Governments tend to maximize the receipts from taxation. This precept holds
from the pyramid-building pharaohs up to the modern democratic welfare state.
The conditioned reflex of the rulers is to maximize their power. Taxation is a
mean to that end.
Our genetic inheritance endows us with an ample dose of group solidarity, which is in perpetual conflict with individual liberty and the logic of the market economy. Our basic social reflex is equality. At heart we are all socialists.
Under extreme socialism (communism) state power is total. The tax rate is close to 100%, the state owns and redistributes all the resources of the community as it sees fit. Individuals are relegated to servants of the state. The principle of solidarity holds sway, at least in theory.
In democracies the state exists for the sake of the citizens. The principle of liberty holds sway, at least in theory. State power should be minimized which would reflect in low taxation except in emergencies. In times of war primitive tribal solidarity surges, individual liberty is sacrificed and the state may take over most of the national product.
In modern democracies, peacetime solidarity is gaining ground. The fallout is inexorably rising taxation. It satisfies the needs of the power- and vote-hungry politicians as well as an electorate, eagerly devouring free lunches.
Socialism may be a vague term but the level of taxation offers a good measure of the redistributive inclinations of a society. Let’s face the fact. Western democracies are partly socialist. The upper limit for a free society seems to be about 50% socialism.
In the near future we will approach if not surpass this limit. The pressure on the public purse is bound to increase in all democracies. Demography, longevity and more expensive health care combine into an avalanche of expanded entitlements. How the conflict between liberty and solidarity could be resolved under these circumstances is the subject of the following deliberations.
In a developed society, infrastructure investments must not be a burden on
the treasury. As a rule they should be paid for by the users, directly or
indirectly. Obvious exemptions are long-term endeavors like basic research and
On principle, citizens should be responsible for their own welfare. Solidarity requires that people who fall short of this goal enjoy government support. But the clear definition of these rights is not possible. Mission creep is the norm and unfunded entitlements escalate. The remedy is to set a firm upper limit for all solidarity-related expenditures.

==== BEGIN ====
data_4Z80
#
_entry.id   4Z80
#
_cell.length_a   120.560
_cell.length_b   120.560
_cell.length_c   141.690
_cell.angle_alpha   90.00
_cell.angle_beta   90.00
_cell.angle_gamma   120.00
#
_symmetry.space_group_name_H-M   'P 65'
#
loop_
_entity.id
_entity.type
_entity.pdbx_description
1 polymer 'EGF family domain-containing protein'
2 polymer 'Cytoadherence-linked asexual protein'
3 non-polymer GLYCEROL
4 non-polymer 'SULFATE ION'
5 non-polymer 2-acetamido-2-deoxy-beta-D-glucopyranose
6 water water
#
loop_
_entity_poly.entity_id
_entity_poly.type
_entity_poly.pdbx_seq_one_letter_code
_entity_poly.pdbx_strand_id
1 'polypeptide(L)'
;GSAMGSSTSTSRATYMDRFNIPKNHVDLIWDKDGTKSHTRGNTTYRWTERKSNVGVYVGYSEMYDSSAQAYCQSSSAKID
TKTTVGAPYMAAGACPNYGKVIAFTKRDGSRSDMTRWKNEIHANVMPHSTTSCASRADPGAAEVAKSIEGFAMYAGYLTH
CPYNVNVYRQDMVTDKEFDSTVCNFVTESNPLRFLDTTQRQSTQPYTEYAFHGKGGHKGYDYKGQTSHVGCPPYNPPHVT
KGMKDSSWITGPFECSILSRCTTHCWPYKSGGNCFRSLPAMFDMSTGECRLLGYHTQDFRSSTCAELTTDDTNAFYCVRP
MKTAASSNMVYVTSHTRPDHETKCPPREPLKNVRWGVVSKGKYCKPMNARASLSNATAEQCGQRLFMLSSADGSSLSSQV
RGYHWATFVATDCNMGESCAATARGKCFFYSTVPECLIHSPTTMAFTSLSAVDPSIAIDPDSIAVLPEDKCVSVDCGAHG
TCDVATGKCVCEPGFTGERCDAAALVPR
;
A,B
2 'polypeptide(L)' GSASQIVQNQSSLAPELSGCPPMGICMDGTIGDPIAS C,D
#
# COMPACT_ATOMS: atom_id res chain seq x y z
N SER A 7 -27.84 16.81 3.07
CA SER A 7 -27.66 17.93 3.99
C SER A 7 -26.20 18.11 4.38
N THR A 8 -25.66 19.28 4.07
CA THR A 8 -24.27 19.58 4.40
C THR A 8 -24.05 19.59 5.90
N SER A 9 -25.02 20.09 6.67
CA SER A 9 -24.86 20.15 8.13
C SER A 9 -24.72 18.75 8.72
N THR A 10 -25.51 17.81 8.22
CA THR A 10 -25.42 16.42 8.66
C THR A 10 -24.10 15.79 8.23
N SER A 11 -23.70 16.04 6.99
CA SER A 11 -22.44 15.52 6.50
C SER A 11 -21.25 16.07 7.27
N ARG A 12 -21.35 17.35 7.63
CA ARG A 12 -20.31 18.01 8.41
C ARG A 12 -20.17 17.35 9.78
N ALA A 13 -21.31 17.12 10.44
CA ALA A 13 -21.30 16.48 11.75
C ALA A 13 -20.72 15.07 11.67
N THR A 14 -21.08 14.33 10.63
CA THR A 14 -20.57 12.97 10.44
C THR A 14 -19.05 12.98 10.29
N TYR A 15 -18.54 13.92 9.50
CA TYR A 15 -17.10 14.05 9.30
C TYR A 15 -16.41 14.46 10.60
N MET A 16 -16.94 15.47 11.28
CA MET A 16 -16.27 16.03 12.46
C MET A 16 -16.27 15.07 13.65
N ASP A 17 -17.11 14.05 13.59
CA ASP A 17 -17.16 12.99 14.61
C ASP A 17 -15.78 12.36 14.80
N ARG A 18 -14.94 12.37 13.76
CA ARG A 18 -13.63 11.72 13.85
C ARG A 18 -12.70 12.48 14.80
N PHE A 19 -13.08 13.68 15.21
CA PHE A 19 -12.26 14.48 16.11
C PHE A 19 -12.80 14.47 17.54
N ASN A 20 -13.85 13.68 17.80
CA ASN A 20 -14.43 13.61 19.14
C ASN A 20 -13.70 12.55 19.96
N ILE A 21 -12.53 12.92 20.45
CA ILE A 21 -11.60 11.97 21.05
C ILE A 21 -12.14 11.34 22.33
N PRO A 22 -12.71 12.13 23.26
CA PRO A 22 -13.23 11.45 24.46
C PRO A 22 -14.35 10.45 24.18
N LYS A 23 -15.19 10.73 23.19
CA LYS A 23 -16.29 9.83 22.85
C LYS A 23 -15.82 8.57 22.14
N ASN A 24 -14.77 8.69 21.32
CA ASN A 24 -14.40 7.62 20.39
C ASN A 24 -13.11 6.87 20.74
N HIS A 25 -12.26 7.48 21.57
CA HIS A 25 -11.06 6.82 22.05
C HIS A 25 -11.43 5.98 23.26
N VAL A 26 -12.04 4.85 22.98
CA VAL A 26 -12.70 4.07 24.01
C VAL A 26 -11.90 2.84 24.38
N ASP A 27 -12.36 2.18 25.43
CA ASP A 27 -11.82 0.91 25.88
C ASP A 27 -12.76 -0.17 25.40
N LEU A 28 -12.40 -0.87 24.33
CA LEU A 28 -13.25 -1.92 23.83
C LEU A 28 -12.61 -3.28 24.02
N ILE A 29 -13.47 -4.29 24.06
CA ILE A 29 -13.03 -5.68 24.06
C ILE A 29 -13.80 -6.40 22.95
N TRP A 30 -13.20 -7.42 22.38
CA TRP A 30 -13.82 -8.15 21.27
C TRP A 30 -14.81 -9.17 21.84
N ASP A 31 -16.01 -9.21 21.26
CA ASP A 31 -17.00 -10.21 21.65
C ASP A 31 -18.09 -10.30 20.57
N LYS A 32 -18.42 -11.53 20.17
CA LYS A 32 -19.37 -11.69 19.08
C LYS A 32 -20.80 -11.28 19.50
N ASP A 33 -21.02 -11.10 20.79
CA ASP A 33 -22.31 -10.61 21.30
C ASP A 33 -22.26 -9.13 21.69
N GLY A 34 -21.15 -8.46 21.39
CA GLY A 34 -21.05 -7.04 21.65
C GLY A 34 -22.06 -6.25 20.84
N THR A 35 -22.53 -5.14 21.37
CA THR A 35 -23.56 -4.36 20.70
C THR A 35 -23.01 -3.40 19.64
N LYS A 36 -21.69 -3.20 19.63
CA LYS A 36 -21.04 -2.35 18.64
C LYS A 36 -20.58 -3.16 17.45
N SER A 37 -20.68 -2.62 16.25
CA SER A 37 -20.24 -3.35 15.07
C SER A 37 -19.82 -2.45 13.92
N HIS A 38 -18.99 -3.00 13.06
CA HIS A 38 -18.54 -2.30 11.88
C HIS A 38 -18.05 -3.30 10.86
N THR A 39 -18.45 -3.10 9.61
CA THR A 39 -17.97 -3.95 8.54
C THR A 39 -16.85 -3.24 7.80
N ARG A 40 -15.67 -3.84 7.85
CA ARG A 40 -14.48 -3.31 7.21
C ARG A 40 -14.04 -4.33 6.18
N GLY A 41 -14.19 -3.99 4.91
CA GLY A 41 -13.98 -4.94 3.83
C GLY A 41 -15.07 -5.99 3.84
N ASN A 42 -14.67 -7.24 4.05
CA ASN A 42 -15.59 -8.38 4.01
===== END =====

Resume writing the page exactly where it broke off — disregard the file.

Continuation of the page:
The cost of a minimal nightwatch state would be around 10% of GNP. On top of that a politically negotiated percentage should be added as a solidarity budget. Changing this number would preferably require a qualified majority. The welfare money would be spent according to politically settled priorities, starting with free, primary education, care of the destitute, preventive health care for children and so on and on.
An efficiency incentive is inherent in this set-up. Any waste would curtail solidarity action by cutting out marginal initiatives. Outsourcing in a competitive but firmly supervised market would be the probable outcome. The citizens could be weaned off welfare by tax deductions for those who rely on their own pension arrangements or health insurance. The combination of improved efficiency and stricter need assessment would sharply reduce the tax bill for a reasonable public welfare level.
Subsidizing university-level education is a typical cause of political conflict. Today public financing covers the whole range of alternatives from near zero to hundred percent government subsidies. A reasonable middle-of-the-road would be full cost fees combined with generous, long term government loan guarantees and a restricted amount of grants for the very gifted.
Old-age care is the worst sticking point, exacerbated by the disastrous demography in most democracies. National pension schemes are seriously underfunded and the treasuries are accumulating enormous future liabilities, which must be covered by taxation. Everywhere governments are trying to cut benefits and raise the retirement age. One way or another, the majority of citizens must be teased or forced into providing for their old age themselves.
We Europeans are grappling with the construction of a unique form of national
cooperation. The European Union is not extracting any taxes. The contributions